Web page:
Monday, August 24, 2009

Has Dave shown us how the web can be a little more human

One of my friends who is working over at glue recently sent me a campaign he is working on at the moment called davegoestoskane for the Swedish Tourism board. They have created a funny little cockney cab driver character called Dave that they have sent to Skane in the south of Sweden to give their audience a better understanding of the area. There are some quite amusing videos on youtube, he is on twitter and facebook.

Agencies have been using characters for years. But what I think is really interesting is how the web is really starting to allow these characters to become more real and even closer to the audience. Which I think is helping brands to become more human.

Im sure we have all sat in meetings hearing from ad agencies how people want images they can aspire too. Because after all, people really want to aspire to be like models in the ads in Vogue magazine. Im sure id be happy if my daughter did. (I dont have a daughter, but if I did Im sure it would just upset me). But although Im sure most digital agencies are building their film production capabilities to make more money. The positive of the situation is the quality of the films are getting even better, but it also mixes really well with what clay shirky calls the messiness, openiess and human characteristics of the web.

Building up these amusing characters and giving them a platform to speak to the brand's audience, I think starts to address some of the barriers that advertising can in fact create as opposed to break down. The creation of the 'ivory tower' mentality of being better than the average person that uses their brand.

For example, Nike has an awesome set of unbelievable athletes on its roster, which have been in some unbelievable ads over the years. But does putting Cesc Fabregas on an interactive show online make the brand seem more human, than those old 80's and 90's ads. Can the fact that you can get closer to the player add to the appeal of the brand. Almost speaking to a human makes it almost feel like a real relationship.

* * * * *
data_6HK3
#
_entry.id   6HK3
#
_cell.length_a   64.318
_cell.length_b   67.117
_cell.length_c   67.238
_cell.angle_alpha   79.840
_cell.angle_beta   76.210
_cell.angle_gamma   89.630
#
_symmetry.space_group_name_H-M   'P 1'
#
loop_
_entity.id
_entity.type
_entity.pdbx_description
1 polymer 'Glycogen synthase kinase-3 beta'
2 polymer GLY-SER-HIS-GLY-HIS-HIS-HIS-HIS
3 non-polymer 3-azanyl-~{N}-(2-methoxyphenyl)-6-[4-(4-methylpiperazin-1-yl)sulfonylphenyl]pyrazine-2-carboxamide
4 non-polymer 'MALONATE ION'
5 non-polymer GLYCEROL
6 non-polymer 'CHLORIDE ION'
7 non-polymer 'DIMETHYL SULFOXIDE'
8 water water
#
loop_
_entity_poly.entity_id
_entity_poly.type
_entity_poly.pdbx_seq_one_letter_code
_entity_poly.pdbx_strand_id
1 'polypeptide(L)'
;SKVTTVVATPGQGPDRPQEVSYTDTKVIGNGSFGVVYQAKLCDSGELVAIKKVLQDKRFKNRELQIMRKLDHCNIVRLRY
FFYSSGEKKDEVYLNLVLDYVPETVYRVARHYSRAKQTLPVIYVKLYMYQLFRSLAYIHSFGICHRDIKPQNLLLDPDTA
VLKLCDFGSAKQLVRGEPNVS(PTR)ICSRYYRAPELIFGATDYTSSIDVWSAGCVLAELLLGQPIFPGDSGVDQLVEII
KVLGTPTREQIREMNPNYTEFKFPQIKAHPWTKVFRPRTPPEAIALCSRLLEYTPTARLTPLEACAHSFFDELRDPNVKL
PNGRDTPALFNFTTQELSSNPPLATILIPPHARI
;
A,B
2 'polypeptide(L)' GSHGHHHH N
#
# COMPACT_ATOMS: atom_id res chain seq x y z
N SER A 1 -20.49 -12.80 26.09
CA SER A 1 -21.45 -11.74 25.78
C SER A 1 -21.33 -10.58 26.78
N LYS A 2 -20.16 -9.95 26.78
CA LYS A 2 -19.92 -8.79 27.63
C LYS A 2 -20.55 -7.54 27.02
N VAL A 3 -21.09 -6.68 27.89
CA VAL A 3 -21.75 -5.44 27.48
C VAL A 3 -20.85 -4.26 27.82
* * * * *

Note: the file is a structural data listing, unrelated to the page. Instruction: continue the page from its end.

Here is a couple of interesting questions on the topic
  • Would the campaign be as effective without the huge and fun online presence ? Alesandr has more friends than Cheryl Cole or Wayne Rooney might I remind you.
  • Does having a character like Dave for the Swedish Tourist board purely online and not on a TV ad make it more attainable and cut closer to the audience, than a TV campaign.
  • Does scores like sentiment, fan pages, friends etc mean more human than, reach and frequency
I think its a really interesting time as these campaigns explode and we start to ask ourselves these questions for clients. Maybe we should start to treat our measurement in more human qualities than reach, frequency and awareness. So we can actually measure the value of our relationship and even allow them to measure their relationship with us.

1 comment:

Paul McEnany said...

Nice post, Mike. We've actually been discussing that a lot lately for a client that has a central character for most their advertising, too.

If we're dealing with Tony the Tiger or whatever, all we had to do is make him a little funny, give him a weird accent and an odd appreciation for the product, and you're done. But now we've got all this space to give them context, "real" lives, interests, flaws even.

And that's where it drives me crazy when we split too much between who does traditional ads and who does digital work. If the digital folks are going to make a character move from 2d to 3d, isn't that way too important to not get everyone involved?

Anyway, thanks Mike...